Technological Determinism and Feminism in Aldous Huxley's Essays, Brave New World, and Island
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The last two decades have marked significant change for feminists, especially in the mode of their interaction, as they have adjusted their activism to keep with rapid technological developments on the cusp of the twenty-first century. As they have established an international community with the help of advanced communication technology, their focus now encompasses transnational issues and problems that hamper the liberation of the individual. Indeed, they have found support and contributions from the most unlikely and unexpected places, namely in the literature and scholarship of male feminists. This study asserts that Aldous Huxley, a long-presumed misogynist in the minds of past and contemporary feminists, was quite contrarily aligned with present-day standards of feminism, as reflected in his Hindu spirituality, perceivable in his unorthodox views of mainstream culture, and projected into his essays and writings. Thus, the goal of the following thesis is to induct Huxley as a transnational feminist, to credit his works as praiseworthy additions to the growing library of transnational feminist literature, and to add to the history of cooperation between genders in attaining the liberation of the individual. By doing so, Huxley’s ideas, namely on technological determinism, have the potential to lead transnational feminism, and, in turn, the interconnected techno-culture, in a completely new and humane direction.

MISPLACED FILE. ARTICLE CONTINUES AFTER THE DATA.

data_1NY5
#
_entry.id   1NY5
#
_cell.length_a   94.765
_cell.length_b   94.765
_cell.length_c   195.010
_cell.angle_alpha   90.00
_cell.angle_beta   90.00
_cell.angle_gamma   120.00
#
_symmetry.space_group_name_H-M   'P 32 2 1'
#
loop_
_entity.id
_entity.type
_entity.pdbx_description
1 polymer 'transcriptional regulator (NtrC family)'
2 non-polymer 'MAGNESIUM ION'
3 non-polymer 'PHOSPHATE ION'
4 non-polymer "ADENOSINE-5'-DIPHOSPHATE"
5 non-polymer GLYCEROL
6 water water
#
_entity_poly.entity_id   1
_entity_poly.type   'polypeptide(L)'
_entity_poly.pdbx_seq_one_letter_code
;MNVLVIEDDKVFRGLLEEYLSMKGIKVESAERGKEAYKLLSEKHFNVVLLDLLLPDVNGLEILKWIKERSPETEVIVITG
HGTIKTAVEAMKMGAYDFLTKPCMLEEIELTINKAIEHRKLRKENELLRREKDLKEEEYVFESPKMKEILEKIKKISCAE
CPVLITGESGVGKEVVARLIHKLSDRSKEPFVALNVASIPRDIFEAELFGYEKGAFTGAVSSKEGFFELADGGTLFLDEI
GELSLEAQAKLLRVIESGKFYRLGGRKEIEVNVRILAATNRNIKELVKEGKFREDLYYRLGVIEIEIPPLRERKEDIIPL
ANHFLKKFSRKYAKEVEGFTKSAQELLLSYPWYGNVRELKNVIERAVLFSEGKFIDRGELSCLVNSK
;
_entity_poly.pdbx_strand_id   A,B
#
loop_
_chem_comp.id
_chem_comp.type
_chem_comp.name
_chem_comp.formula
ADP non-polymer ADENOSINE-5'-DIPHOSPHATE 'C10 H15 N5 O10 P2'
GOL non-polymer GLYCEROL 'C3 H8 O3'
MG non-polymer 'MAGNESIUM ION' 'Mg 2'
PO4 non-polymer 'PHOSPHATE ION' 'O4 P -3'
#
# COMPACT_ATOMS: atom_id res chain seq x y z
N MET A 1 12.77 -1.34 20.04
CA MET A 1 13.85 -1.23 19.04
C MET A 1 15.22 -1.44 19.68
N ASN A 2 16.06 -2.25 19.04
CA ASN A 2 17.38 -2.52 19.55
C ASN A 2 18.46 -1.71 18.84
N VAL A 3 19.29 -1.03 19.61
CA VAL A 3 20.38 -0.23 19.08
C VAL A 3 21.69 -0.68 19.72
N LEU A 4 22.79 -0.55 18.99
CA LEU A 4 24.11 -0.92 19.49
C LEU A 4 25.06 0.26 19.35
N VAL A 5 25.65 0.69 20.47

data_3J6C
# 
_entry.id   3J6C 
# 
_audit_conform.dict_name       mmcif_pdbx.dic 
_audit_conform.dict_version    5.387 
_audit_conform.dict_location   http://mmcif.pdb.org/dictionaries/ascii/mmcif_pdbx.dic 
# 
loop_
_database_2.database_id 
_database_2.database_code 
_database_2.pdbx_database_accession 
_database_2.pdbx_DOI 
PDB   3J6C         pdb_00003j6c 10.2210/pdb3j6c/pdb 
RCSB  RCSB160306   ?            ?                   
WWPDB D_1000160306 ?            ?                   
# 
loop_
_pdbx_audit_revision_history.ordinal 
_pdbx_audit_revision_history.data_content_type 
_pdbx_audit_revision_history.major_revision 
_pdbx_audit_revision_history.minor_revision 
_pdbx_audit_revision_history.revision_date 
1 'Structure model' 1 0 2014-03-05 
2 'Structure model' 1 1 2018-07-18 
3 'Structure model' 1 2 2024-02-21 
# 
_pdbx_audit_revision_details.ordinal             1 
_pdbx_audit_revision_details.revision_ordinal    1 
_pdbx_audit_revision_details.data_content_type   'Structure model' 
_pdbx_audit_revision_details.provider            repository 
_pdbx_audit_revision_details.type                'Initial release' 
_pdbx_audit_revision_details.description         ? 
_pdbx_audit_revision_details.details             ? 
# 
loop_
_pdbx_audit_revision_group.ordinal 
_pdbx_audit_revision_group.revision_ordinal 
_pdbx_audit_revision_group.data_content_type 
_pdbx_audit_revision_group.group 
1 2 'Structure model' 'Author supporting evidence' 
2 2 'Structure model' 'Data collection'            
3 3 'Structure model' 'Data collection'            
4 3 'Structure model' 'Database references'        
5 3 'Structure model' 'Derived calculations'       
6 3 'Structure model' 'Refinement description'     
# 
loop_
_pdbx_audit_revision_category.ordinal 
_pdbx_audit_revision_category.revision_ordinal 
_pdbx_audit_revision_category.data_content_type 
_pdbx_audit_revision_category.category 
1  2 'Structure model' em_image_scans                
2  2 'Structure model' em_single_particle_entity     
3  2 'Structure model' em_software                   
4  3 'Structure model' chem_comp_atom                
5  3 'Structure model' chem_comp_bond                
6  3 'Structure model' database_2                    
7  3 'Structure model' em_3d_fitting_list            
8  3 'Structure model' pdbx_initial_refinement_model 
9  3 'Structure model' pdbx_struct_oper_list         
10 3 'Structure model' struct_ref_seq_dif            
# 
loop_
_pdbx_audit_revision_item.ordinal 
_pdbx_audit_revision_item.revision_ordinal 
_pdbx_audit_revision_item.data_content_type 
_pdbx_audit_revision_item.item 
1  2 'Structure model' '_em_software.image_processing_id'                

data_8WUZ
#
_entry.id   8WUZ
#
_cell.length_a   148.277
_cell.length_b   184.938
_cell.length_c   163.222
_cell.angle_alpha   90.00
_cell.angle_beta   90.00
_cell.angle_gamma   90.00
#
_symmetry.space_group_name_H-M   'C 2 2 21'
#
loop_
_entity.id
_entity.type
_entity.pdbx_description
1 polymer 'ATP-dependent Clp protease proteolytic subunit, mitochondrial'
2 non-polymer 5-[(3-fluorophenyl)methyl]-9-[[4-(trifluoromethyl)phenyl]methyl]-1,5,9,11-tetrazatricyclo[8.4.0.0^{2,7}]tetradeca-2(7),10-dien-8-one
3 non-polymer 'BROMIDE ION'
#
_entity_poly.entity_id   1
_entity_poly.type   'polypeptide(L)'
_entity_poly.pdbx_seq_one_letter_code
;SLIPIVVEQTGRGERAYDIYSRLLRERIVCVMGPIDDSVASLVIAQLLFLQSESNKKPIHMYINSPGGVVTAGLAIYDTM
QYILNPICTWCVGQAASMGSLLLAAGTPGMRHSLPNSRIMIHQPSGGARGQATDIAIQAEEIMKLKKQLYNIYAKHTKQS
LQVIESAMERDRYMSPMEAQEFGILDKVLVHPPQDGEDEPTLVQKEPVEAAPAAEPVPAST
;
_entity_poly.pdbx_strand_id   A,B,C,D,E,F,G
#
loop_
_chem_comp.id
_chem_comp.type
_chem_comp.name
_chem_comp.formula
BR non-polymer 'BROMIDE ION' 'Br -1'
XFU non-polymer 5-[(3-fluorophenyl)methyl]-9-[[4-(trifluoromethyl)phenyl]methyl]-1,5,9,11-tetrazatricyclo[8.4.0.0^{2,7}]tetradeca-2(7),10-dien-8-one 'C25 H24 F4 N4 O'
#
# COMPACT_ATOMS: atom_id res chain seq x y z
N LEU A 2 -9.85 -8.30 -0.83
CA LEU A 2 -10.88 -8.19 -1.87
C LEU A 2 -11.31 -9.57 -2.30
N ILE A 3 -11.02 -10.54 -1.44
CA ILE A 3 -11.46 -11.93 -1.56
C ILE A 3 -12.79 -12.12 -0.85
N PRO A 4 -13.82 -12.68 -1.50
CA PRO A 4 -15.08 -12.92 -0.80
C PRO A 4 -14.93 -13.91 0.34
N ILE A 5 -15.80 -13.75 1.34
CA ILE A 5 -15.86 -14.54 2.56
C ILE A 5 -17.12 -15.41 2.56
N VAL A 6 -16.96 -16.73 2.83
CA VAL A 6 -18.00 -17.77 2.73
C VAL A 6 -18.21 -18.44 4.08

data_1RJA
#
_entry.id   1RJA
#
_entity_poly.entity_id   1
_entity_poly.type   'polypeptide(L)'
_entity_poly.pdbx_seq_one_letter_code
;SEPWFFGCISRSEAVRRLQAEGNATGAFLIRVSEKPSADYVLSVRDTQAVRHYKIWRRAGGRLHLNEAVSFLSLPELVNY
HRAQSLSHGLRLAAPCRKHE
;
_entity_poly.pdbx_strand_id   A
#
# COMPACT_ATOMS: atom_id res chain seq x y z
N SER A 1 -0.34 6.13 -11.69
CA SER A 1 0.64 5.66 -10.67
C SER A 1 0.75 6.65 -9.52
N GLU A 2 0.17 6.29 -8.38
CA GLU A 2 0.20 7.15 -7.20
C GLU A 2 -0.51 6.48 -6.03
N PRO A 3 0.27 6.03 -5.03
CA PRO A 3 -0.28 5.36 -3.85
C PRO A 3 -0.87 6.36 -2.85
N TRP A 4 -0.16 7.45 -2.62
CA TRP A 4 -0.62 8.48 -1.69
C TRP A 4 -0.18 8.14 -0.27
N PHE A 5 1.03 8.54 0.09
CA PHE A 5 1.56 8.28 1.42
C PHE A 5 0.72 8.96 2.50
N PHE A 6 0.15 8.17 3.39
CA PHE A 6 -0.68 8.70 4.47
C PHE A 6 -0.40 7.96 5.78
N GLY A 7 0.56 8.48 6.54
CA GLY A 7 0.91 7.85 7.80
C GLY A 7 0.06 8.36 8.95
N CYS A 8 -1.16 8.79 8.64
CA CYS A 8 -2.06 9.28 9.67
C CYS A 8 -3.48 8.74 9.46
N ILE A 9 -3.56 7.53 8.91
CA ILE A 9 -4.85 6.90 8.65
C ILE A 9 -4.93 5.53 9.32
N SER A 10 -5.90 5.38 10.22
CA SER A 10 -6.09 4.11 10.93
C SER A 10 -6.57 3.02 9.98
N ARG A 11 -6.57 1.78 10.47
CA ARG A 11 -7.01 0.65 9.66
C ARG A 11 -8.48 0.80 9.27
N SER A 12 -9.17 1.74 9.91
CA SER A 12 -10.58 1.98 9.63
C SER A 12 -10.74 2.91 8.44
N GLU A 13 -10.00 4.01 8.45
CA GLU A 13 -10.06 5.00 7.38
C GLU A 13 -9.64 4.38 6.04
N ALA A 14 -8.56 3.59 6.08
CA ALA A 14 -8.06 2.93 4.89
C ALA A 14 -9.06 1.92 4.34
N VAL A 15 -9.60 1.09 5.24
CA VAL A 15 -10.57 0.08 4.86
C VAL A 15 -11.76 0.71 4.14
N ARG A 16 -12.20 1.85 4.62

CitationDouglas-McMahon, S. E. (2008). Technological determinism and feminism in Aldous Huxley's essays, Brave New World, and Island (Unpublished thesis). Texas State University-San Marcos, San Marcos, Texas.